Just what is Off the Page?

Off the Page is on stage this Friday night.

But wait, I see that confused look. You wonder: Is it writing group, workshop, event, or blog?

Answer: All of the above.

Off the Page was first a writing group, that turned into a literary event, that spawned a workshop, and also this blog.

A brief history
I was hungry (read: desperate, lonely) for writing companions
when I moved to Oregon in 2004, so I put out a call. That call created a writing group that, for two years, gathered monthly in my home. We'd eat soup, chat, and then dive into writing exercises. We shared our work with each other. In essence, we created and encouraged.

We were a mixed bag. Some of us had never been published and some were professional writers. Some were accomplished professionals -- an actress, a stock broker, an architect. Some were retired.

After we had written together for over a year it seemed time to share our work with a larger audience, and a reading event was born. The first year about 40 people showed up to see us nervous and shaking as we shared our poems and stories. The next year 50 people packed the coffeehouse.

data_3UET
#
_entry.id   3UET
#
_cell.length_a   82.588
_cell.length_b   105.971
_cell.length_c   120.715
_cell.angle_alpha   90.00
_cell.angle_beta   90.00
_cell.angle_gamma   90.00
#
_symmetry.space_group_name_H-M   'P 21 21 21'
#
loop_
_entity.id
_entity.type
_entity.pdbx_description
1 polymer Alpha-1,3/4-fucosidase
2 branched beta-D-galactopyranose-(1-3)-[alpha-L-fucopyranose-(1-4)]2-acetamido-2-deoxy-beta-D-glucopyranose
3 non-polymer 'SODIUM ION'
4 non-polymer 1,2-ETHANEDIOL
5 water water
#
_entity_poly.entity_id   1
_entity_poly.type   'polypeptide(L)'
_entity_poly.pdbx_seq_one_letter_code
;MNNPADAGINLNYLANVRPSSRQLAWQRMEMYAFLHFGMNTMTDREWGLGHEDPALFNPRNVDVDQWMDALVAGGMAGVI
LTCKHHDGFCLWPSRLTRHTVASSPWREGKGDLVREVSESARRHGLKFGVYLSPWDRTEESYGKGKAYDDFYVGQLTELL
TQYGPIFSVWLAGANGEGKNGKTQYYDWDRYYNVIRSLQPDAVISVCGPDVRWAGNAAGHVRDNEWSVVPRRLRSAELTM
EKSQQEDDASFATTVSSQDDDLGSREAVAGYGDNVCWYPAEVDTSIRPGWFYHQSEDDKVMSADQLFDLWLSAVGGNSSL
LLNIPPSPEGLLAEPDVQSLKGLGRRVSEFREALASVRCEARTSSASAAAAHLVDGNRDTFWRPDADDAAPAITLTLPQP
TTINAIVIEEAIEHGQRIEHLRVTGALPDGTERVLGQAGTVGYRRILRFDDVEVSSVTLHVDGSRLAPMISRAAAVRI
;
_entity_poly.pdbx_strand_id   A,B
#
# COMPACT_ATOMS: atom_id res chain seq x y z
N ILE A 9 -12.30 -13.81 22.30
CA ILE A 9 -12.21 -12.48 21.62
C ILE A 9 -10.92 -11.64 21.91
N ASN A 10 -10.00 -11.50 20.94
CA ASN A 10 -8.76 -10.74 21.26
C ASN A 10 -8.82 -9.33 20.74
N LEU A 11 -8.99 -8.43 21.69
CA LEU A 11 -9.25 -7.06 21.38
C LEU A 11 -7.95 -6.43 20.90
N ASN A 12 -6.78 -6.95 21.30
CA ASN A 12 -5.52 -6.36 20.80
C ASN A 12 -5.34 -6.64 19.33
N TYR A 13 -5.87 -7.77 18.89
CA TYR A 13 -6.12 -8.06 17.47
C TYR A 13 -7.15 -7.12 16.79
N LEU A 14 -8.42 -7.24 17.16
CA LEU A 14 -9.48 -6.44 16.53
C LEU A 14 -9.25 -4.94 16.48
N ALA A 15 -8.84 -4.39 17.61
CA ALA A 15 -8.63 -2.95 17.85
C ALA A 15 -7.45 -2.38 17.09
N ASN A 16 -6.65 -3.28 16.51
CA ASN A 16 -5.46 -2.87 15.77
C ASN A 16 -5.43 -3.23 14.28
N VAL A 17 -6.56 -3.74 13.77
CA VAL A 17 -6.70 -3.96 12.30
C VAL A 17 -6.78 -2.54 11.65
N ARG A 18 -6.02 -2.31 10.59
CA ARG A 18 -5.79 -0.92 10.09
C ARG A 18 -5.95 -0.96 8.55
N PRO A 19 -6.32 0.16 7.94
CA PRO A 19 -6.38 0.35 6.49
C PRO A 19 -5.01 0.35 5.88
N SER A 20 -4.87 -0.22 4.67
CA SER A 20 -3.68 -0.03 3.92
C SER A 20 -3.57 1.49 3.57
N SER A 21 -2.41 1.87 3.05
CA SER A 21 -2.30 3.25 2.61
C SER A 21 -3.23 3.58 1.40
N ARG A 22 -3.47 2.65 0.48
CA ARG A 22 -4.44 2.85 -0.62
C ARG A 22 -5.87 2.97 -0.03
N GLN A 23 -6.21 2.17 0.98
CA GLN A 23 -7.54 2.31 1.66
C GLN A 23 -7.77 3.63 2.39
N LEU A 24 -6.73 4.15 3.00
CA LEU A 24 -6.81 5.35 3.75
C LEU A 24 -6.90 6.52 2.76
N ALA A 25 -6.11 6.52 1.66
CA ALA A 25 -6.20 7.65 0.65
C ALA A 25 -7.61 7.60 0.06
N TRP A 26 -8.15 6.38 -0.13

As my circle of colleagues expanded, so, too, did the annual event. After several years we outgrew the cafe and moved to the Overleaf Lodge Event Center, a larger but still intimate venue that holds 80 people. Last year, much to my surprise, it was standing-room only — and to hear largely unknown writers!

What this tells me is that people are eager to support creative expression. And I am beyond grateful for the warmth and encouragement. 

While the initial writing group has long passed — lives change, people move on — the spirit of Off the Page remains. The premise is simple: Writing needs air.

Writing needs air
Over the years, writing has allowed me to wear many professional hats: newspaper reporter, editor, grantwriter, corporate communications, copywriter, and publicist.

I am also a poet who, for years, wrote in the dark, keeping my writing as a deeply personal, never-to-be-revealed part of myself. When I began to take my poetry seriously, I discovered that writing needs air. It needs life. It needs to come out of the cloistered journal and given space. It needs to come off the page and into the world.

And once words lift off the page, they are free to float into ears and soar into hearts.

This is the power of a small start. Just a few words on a page, and then a few more . . .